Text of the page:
Making Peace with the Shadows

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Surviving a barrage of bullets is just the start of what Yvette Rodier will have to do to reclaim her life. The emotional damage will take far longer to heal than the physical bullet wounds. She gets married, has a child and chooses a career that allows her to use her past to help others.

Despite the looming shadow of the shooting, her life is one of beauty and generosity; of resilience and hope.

Get more information and photos on our website,

Researched and reported by Amy Donaldson

Written by Amy Donaldson and Andrea Smardon

Production and sound design by Andrea Smardon

Mixing by Trent Sell

Special thanks to Nina Earnest, Becky Bruce, KellieAnn Halvorsen, Ryan Meeks, Ben Kuebrich, Josh Tilton and Dave Cawley

Main musical score composed by Allison Leyton Brown

With KSL Podcasts Executive Producer Sheryl Worsley

For Lemonada Media, Executive Producers Jessica Cordova Kramer and Stephanie Wittels Wachs

And Executive Producers Paul Anderson and Nick Panella with WorkHouse Media

The Letter is produced by KSL Podcasts and Lemonada Media in association with WorkHouse Media.

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Stephanie Wittels Wachs, Amy Donaldson, Dave, Danielle, Tony, Paul Cassell, Yvette Rodier

Amy Donaldson  01:21

Before we get started a warning to listeners. This podcast includes descriptions of gun violence and associated trauma and a heads up this episode includes the sounds of gunfire and cannons.

Amy Donaldson  01:34

That fear event told reporters would stay with her even after her attacker was sentenced to life in prison without the possibility of parole. She didn’t know it then. But one of her most significant challenges would be finding a way to reclaim her life in the shadow of that fear. The journey would turn out to be less of a straight and clear path and more of a roller coaster. From KSL podcast, I’m Amy Donaldson. And this is THE LETTER, Episode Six, Making Peace with The Shadows. It’s a summer of 2021 and because of COVID Like many people, Yvette Rodier working from home, producer Andrea Smardon and I are visiting her there. We punch in a code that will open the security gate accessing the community where she now lives with her husband and daughter. Their home sits in the shadow of the same mountain range, where her good friend Zachary Snarr was murdered and where she was gravely wounded. The gate faces in noisy busy Salt Lake County Road but once we’re inside the community of neatly arranged well-kept homes, the noise seems to disappear. We ring the bell and Yvette’s husband Dave would be ushers us inside. Yvette is seated at the family dining room table in front of a laptop finishing up a video conference. She and Dave are just back from a vacation in Mexico. And she’s wearing a neatly pressed white button up shirt. With her thick dark hair pulled away from her face by a pearl headband. Her smile is warm and she exudes a calm almost unflappable quality. As we settle into a quiet room down the hall from where she works. Andrea asks if her past has anything to do with living in a gated neighborhood.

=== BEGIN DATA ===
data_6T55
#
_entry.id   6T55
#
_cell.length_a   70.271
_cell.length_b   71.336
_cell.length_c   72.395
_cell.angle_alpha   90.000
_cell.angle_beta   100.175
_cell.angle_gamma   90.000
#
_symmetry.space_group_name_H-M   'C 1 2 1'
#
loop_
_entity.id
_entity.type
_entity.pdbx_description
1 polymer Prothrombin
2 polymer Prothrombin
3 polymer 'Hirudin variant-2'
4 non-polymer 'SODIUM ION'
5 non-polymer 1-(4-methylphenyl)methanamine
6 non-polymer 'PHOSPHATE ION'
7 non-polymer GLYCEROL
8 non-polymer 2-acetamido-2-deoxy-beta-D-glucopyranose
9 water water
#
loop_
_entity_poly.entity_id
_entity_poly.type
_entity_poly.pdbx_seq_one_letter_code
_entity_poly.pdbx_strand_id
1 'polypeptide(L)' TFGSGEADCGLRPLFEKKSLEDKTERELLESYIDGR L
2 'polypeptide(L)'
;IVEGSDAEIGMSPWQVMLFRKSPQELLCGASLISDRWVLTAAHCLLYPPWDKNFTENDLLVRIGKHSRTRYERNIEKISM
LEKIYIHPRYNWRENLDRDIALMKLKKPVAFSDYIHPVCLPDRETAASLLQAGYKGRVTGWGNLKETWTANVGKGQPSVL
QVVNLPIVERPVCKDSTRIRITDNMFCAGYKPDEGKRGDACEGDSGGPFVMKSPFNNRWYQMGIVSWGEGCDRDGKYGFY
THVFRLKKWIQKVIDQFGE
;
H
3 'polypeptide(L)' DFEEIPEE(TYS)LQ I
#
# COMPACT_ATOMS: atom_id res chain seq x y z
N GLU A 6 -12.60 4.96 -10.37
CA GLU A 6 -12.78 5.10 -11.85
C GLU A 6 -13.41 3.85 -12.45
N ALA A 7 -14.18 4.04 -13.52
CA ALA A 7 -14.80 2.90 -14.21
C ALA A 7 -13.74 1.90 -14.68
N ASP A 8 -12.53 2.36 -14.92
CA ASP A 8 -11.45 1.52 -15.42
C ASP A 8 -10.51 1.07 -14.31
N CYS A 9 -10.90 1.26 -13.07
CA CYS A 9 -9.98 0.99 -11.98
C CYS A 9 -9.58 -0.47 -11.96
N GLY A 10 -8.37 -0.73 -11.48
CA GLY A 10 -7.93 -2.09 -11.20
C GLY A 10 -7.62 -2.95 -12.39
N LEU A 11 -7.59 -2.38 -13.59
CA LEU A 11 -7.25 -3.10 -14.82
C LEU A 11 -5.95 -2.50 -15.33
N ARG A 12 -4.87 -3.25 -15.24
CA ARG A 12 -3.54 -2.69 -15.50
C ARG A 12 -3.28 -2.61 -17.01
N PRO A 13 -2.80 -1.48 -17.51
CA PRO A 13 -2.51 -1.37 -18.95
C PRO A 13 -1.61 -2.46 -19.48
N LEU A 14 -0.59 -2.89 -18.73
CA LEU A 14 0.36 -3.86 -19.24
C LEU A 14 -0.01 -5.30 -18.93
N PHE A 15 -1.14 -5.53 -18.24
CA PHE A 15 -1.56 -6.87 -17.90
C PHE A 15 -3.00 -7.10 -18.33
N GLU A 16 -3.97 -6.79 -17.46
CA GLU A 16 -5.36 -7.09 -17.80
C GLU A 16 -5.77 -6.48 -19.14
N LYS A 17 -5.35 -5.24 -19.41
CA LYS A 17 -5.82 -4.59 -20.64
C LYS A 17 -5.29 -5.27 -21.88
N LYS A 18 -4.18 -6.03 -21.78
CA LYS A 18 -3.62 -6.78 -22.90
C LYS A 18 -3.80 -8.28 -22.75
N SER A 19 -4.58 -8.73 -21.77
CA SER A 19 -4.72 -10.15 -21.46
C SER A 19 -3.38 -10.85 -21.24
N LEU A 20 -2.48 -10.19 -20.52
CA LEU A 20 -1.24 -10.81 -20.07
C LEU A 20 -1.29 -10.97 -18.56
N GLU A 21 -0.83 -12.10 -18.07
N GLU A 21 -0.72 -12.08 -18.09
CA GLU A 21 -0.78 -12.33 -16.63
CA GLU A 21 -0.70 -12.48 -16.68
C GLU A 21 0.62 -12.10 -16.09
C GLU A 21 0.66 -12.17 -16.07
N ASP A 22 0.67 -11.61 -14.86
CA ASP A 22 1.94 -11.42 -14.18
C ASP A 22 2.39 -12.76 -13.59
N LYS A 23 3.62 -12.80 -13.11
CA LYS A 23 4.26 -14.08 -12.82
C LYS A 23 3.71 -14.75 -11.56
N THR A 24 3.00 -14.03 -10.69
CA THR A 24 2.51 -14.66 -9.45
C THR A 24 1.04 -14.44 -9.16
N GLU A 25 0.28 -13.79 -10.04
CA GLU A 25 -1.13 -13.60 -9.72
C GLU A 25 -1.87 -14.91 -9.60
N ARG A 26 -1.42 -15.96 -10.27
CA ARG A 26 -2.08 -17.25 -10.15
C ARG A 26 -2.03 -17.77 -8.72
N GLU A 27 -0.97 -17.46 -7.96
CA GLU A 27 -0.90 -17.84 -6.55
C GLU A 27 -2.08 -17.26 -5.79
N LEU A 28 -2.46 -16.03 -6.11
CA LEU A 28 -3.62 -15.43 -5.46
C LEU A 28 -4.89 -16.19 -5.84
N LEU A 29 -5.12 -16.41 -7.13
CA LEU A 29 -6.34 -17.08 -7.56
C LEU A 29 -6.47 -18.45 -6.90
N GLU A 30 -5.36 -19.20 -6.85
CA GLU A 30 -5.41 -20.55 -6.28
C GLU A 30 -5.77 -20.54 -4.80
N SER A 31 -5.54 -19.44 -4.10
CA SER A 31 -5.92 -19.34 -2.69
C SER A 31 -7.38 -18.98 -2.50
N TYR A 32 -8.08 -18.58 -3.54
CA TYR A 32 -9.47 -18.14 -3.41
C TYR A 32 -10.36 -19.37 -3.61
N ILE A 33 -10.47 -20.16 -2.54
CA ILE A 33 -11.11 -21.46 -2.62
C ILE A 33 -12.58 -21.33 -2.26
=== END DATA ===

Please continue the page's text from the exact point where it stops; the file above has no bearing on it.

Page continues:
Yvette Rodier  04:30

It wasn’t something we chose. But moving into this community has been outstanding for me and it definitely has brought this safe feeling to me that I didn’t know I was missing. It probably was within the first few months of living here and pushing the button for the gate and knowing that there’s no cars around me and that I go into the gate. I am now in a safe place. It just feels so good and I know it’s just a metal gate. but for some reason to have my car be protected and not be out in a parking lot where people can just be there. This is just an extra piece that is really lovely to have.

Amy Donaldson  05:13